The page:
One year I had good luck north of the cities, but found that area a mix of swamps and unharvested corn. Killed a lot of birds that year, but not the funnest place for me to go with by Britts. One private land area was "easy" hunting as far as killing birds go, but tall woody swamps alongside corn field is not want I like to hunt. One of my turkey areas if full of pheasants, but i have never visited ... corn early ... they deer hunt .... guess I also do not want to over extend my welcome.
 
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Hey Jackrabbit, BirdDoggin, gimruis and brittman, thanks for the advice. It's been a big learning curve for me the past couple years, but I feel that I've come a long way. I have followed the reports, and taken notice of advice given. Although I think I'll always hunt public land, I did line up some private stuff as the season went on. I'm glad I put the time in this year, because it gives me the confidence to pre season scout for next year, and make contact with landowners about the possibility of hunting their spots. I have a unique situation in that I borrow a dog to go hunting. This may sound unconventional, but its from my best friend, and we go hunting together a few times a year, and fishing, etc. As far as SD is concerned I was hoping to go this fall but the trip fell through. The farmer was very honest and said all his CRP, ditches, etc. were flooded and bird numbers were off. But the biggest reason I didn't go is that my friend who got me into pheasant hunting passed away suddenly and unexpectedly from a very rare disease. That was a very tough time for me, and so I decided to just stay in MN and hunt the weekends with my favorite field bred golden retriever. It was a good season and I can't wait to go next year. And I can't wait for the next vikings game out at San Fran!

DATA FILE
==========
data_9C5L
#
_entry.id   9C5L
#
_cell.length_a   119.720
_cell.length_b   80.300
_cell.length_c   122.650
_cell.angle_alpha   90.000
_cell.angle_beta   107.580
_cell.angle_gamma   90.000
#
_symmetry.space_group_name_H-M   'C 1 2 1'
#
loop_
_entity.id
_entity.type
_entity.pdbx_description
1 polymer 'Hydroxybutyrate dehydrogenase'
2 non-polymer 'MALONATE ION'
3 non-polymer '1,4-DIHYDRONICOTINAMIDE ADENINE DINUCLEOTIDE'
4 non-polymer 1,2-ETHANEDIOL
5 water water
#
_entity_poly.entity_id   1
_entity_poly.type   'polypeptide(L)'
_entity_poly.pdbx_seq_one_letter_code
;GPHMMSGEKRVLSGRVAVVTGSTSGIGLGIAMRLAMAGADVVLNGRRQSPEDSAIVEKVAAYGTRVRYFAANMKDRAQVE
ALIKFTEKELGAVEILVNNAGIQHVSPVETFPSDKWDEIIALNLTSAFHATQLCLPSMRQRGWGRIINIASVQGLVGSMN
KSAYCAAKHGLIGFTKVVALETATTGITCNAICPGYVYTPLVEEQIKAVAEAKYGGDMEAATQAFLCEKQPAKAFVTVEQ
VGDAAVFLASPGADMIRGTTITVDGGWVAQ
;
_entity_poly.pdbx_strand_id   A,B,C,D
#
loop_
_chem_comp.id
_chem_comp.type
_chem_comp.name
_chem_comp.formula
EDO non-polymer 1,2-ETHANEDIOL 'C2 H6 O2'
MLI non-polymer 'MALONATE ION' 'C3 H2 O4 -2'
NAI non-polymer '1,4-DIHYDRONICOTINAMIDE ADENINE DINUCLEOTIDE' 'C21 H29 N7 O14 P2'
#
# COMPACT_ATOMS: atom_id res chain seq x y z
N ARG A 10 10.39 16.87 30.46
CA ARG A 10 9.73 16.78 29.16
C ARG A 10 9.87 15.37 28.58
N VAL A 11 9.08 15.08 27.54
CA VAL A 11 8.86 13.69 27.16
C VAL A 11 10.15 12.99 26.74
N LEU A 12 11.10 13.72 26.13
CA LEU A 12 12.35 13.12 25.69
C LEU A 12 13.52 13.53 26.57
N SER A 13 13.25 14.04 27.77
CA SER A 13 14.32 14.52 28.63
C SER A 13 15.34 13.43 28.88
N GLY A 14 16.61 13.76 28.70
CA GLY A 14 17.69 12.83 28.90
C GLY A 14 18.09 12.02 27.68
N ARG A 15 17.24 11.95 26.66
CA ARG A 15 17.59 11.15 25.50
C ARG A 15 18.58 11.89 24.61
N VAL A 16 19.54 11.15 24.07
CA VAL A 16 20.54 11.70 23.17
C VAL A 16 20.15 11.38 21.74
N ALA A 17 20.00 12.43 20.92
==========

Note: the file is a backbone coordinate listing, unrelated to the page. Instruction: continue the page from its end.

BRITTMAN

Active member
Generally speaking the weather, harvest, flooding, etc... could not have been much worse (for pheasant hunting) across western MN and much of ND and SD too.
 

gimruis

New member
I wish the DNR would delay the opener by a week or two and then keep the season open longer in January like Iowa does. Hunting in October has really been poor in recent years because there's almost no crops harvested and its been so wet. Not sure about the rest of you, but I'd rather hunt in January when its 20 degrees than in October when its 60 degrees.
 

BirdDoggin

New member